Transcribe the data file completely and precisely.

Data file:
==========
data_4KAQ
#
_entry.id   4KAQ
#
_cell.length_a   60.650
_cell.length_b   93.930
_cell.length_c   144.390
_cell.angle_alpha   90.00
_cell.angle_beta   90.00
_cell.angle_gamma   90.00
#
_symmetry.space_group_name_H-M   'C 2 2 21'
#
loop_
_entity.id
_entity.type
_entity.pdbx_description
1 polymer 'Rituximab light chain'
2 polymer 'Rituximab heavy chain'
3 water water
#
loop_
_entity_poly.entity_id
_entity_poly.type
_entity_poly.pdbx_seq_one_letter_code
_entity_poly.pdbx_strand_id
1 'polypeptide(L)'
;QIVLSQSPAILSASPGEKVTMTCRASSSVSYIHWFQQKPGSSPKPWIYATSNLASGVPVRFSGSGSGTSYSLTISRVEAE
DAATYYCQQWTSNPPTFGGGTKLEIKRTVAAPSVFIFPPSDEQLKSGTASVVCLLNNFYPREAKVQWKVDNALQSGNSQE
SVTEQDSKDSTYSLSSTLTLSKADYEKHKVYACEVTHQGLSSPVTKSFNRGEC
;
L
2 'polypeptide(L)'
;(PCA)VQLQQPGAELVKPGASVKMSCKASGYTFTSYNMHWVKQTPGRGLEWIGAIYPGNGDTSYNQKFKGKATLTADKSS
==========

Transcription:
data_4KAQ
#
_entry.id   4KAQ
#
_cell.length_a   60.650
_cell.length_b   93.930
_cell.length_c   144.390
_cell.angle_alpha   90.00
_cell.angle_beta   90.00
_cell.angle_gamma   90.00
#
_symmetry.space_group_name_H-M   'C 2 2 21'
#
loop_
_entity.id
_entity.type
_entity.pdbx_description
1 polymer 'Rituximab light chain'
2 polymer 'Rituximab heavy chain'
3 water water
#
loop_
_entity_poly.entity_id
_entity_poly.type
_entity_poly.pdbx_seq_one_letter_code
_entity_poly.pdbx_strand_id
1 'polypeptide(L)'
;QIVLSQSPAILSASPGEKVTMTCRASSSVSYIHWFQQKPGSSPKPWIYATSNLASGVPVRFSGSGSGTSYSLTISRVEAE
DAATYYCQQWTSNPPTFGGGTKLEIKRTVAAPSVFIFPPSDEQLKSGTASVVCLLNNFYPREAKVQWKVDNALQSGNSQE
SVTEQDSKDSTYSLSSTLTLSKADYEKHKVYACEVTHQGLSSPVTKSFNRGEC
;
L
2 'polypeptide(L)'
;(PCA)VQLQQPGAELVKPGASVKMSCKASGYTFTSYNMHWVKQTPGRGLEWIGAIYPGNGDTSYNQKFKGKATLTADKSS